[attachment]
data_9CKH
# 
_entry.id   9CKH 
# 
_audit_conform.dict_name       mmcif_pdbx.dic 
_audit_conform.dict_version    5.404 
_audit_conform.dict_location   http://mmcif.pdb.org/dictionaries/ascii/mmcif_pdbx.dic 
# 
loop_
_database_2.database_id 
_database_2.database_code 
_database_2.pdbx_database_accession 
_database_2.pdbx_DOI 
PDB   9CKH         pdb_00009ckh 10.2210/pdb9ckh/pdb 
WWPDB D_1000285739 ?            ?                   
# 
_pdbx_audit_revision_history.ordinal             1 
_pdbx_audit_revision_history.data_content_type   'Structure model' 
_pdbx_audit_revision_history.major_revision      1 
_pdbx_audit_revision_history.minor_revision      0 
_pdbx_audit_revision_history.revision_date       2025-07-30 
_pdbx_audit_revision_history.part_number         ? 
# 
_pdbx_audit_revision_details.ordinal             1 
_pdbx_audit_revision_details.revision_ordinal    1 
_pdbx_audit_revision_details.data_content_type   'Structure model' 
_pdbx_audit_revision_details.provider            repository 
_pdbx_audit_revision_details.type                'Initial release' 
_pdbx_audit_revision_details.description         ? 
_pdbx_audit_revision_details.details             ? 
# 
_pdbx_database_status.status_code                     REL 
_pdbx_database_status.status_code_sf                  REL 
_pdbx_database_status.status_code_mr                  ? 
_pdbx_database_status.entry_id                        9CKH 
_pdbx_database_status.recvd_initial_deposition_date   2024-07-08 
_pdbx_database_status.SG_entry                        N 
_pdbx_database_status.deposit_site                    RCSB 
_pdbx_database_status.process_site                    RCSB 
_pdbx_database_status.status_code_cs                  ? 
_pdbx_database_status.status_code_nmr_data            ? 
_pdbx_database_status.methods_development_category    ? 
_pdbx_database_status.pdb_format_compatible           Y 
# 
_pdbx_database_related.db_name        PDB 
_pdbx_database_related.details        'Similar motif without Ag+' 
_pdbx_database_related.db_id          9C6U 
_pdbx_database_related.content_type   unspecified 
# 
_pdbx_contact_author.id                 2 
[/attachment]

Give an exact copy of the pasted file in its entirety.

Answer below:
data_9CKH
# 
_entry.id   9CKH 
# 
_audit_conform.dict_name       mmcif_pdbx.dic 
_audit_conform.dict_version    5.404 
_audit_conform.dict_location   http://mmcif.pdb.org/dictionaries/ascii/mmcif_pdbx.dic 
# 
loop_
_database_2.database_id 
_database_2.database_code 
_database_2.pdbx_database_accession 
_database_2.pdbx_DOI 
PDB   9CKH         pdb_00009ckh 10.2210/pdb9ckh/pdb 
WWPDB D_1000285739 ?            ?                   
# 
_pdbx_audit_revision_history.ordinal             1 
_pdbx_audit_revision_history.data_content_type   'Structure model' 
_pdbx_audit_revision_history.major_revision      1 
_pdbx_audit_revision_history.minor_revision      0 
_pdbx_audit_revision_history.revision_date       2025-07-30 
_pdbx_audit_revision_history.part_number         ? 
# 
_pdbx_audit_revision_details.ordinal             1 
_pdbx_audit_revision_details.revision_ordinal    1 
_pdbx_audit_revision_details.data_content_type   'Structure model' 
_pdbx_audit_revision_details.provider            repository 
_pdbx_audit_revision_details.type                'Initial release' 
_pdbx_audit_revision_details.description         ? 
_pdbx_audit_revision_details.details             ? 
# 
_pdbx_database_status.status_code                     REL 
_pdbx_database_status.status_code_sf                  REL 
_pdbx_database_status.status_code_mr                  ? 
_pdbx_database_status.entry_id                        9CKH 
_pdbx_database_status.recvd_initial_deposition_date   2024-07-08 
_pdbx_database_status.SG_entry                        N 
_pdbx_database_status.deposit_site                    RCSB 
_pdbx_database_status.process_site                    RCSB 
_pdbx_database_status.status_code_cs                  ? 
_pdbx_database_status.status_code_nmr_data            ? 
_pdbx_database_status.methods_development_category    ? 
_pdbx_database_status.pdb_format_compatible           Y 
# 
_pdbx_database_related.db_name        PDB 
_pdbx_database_related.details        'Similar motif without Ag+' 
_pdbx_database_related.db_id          9C6U 
_pdbx_database_related.content_type   unspecified 
# 
_pdbx_contact_author.id                 2 